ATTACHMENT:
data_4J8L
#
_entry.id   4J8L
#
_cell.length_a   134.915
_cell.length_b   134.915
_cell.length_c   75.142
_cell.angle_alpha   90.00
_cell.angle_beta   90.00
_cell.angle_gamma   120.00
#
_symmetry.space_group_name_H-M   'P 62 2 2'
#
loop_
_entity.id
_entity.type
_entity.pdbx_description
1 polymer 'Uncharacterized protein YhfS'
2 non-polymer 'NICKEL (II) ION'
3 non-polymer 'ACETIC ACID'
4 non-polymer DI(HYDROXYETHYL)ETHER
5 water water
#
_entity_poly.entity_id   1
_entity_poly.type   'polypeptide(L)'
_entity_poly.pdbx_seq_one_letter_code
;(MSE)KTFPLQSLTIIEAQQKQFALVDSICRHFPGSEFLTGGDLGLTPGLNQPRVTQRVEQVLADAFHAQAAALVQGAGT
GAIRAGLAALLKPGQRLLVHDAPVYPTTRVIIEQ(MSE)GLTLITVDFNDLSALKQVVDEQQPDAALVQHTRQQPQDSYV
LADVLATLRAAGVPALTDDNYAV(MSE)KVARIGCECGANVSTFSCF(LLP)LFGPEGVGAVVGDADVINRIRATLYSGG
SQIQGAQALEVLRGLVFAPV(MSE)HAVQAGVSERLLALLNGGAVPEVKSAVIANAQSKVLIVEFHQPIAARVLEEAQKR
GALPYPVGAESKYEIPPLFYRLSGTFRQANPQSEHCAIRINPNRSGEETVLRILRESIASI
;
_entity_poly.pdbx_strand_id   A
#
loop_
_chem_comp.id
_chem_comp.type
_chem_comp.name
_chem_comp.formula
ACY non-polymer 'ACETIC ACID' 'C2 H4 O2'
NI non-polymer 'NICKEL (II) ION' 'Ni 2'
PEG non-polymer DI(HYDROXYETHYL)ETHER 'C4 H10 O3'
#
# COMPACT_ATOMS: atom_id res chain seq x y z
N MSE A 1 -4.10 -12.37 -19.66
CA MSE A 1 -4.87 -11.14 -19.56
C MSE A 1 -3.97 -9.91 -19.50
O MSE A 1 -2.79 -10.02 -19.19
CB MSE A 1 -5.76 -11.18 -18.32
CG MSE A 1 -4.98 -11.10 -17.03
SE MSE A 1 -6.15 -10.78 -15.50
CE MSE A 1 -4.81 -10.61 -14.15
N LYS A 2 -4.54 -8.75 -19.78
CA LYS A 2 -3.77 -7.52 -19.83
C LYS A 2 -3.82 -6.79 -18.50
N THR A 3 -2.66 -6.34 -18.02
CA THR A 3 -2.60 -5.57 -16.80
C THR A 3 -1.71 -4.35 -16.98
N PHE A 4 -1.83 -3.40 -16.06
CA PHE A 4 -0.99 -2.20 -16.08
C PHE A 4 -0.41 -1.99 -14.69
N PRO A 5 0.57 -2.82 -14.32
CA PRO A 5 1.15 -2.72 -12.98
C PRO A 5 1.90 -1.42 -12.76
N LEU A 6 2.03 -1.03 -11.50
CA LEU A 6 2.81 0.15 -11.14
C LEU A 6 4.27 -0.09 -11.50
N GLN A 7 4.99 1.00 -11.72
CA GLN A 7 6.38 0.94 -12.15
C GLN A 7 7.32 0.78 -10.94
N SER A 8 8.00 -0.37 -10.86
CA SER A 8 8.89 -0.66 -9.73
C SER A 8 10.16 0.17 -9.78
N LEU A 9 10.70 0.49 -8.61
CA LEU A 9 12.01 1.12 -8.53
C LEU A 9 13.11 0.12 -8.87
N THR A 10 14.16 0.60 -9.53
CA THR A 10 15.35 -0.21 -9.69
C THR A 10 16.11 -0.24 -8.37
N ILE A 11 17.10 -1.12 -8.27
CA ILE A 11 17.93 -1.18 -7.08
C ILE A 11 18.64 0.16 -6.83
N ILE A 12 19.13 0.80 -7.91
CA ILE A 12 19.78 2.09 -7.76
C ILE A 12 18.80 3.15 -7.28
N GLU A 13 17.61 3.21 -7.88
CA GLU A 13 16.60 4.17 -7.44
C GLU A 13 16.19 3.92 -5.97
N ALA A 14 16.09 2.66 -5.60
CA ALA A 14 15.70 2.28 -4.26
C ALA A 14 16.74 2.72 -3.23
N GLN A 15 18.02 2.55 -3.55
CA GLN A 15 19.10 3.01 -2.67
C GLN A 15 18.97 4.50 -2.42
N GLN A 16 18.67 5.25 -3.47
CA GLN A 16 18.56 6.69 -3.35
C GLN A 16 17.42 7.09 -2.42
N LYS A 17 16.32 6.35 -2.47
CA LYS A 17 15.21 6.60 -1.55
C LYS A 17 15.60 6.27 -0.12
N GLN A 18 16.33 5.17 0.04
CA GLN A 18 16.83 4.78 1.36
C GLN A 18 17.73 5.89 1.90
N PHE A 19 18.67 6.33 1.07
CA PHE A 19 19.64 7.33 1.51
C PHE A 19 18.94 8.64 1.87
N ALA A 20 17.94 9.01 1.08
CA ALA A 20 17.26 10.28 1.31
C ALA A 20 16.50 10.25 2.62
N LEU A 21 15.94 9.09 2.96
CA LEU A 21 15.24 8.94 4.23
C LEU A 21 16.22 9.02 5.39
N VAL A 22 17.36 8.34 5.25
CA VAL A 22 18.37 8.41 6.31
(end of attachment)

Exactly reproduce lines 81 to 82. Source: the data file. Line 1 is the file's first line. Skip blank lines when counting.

CA ILE A 11 17.93 -1.18 -7.08
C ILE A 11 18.64 0.16 -6.83